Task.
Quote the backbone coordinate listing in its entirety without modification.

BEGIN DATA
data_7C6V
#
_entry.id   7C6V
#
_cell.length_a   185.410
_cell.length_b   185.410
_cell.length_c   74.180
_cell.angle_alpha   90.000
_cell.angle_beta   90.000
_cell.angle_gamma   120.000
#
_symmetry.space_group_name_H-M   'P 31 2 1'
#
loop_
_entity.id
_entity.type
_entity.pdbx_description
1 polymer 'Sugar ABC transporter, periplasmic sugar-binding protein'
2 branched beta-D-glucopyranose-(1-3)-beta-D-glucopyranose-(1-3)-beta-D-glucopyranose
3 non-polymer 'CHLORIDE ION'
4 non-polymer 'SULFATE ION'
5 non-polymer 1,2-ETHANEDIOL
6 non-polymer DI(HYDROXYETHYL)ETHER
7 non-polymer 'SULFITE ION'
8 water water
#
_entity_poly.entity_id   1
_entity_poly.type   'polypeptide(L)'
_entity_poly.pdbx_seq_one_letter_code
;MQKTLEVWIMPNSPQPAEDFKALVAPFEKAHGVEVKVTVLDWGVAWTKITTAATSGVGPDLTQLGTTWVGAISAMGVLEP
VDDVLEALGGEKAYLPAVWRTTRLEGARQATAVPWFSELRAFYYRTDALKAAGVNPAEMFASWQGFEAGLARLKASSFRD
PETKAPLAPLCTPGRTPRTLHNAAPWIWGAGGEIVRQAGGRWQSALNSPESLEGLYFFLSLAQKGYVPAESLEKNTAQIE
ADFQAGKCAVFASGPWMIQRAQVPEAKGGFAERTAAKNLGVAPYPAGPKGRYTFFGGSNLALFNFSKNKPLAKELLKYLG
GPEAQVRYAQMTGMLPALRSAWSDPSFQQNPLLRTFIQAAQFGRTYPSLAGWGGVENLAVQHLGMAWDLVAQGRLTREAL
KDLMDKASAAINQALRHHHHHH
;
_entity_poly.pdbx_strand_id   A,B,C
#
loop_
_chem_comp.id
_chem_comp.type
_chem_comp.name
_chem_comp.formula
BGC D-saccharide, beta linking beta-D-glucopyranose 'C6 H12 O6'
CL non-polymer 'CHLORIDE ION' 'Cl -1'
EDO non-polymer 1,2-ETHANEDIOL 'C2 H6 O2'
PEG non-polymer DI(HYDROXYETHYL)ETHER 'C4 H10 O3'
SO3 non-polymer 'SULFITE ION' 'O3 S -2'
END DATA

data_7C6V
#
_entry.id   7C6V
#
_cell.length_a   185.410
_cell.length_b   185.410
_cell.length_c   74.180
_cell.angle_alpha   90.000
_cell.angle_beta   90.000
_cell.angle_gamma   120.000
#
_symmetry.space_group_name_H-M   'P 31 2 1'
#
loop_
_entity.id
_entity.type
_entity.pdbx_description
1 polymer 'Sugar ABC transporter, periplasmic sugar-binding protein'
2 branched beta-D-glucopyranose-(1-3)-beta-D-glucopyranose-(1-3)-beta-D-glucopyranose
3 non-polymer 'CHLORIDE ION'
4 non-polymer 'SULFATE ION'
5 non-polymer 1,2-ETHANEDIOL
6 non-polymer DI(HYDROXYETHYL)ETHER
7 non-polymer 'SULFITE ION'
8 water water
#
_entity_poly.entity_id   1
_entity_poly.type   'polypeptide(L)'
_entity_poly.pdbx_seq_one_letter_code
;MQKTLEVWIMPNSPQPAEDFKALVAPFEKAHGVEVKVTVLDWGVAWTKITTAATSGVGPDLTQLGTTWVGAISAMGVLEP
VDDVLEALGGEKAYLPAVWRTTRLEGARQATAVPWFSELRAFYYRTDALKAAGVNPAEMFASWQGFEAGLARLKASSFRD
PETKAPLAPLCTPGRTPRTLHNAAPWIWGAGGEIVRQAGGRWQSALNSPESLEGLYFFLSLAQKGYVPAESLEKNTAQIE
ADFQAGKCAVFASGPWMIQRAQVPEAKGGFAERTAAKNLGVAPYPAGPKGRYTFFGGSNLALFNFSKNKPLAKELLKYLG
GPEAQVRYAQMTGMLPALRSAWSDPSFQQNPLLRTFIQAAQFGRTYPSLAGWGGVENLAVQHLGMAWDLVAQGRLTREAL
KDLMDKASAAINQALRHHHHHH
;
_entity_poly.pdbx_strand_id   A,B,C
#
loop_
_chem_comp.id
_chem_comp.type
_chem_comp.name
_chem_comp.formula
BGC D-saccharide, beta linking beta-D-glucopyranose 'C6 H12 O6'
CL non-polymer 'CHLORIDE ION' 'Cl -1'
EDO non-polymer 1,2-ETHANEDIOL 'C2 H6 O2'
PEG non-polymer DI(HYDROXYETHYL)ETHER 'C4 H10 O3'
SO3 non-polymer 'SULFITE ION' 'O3 S -2'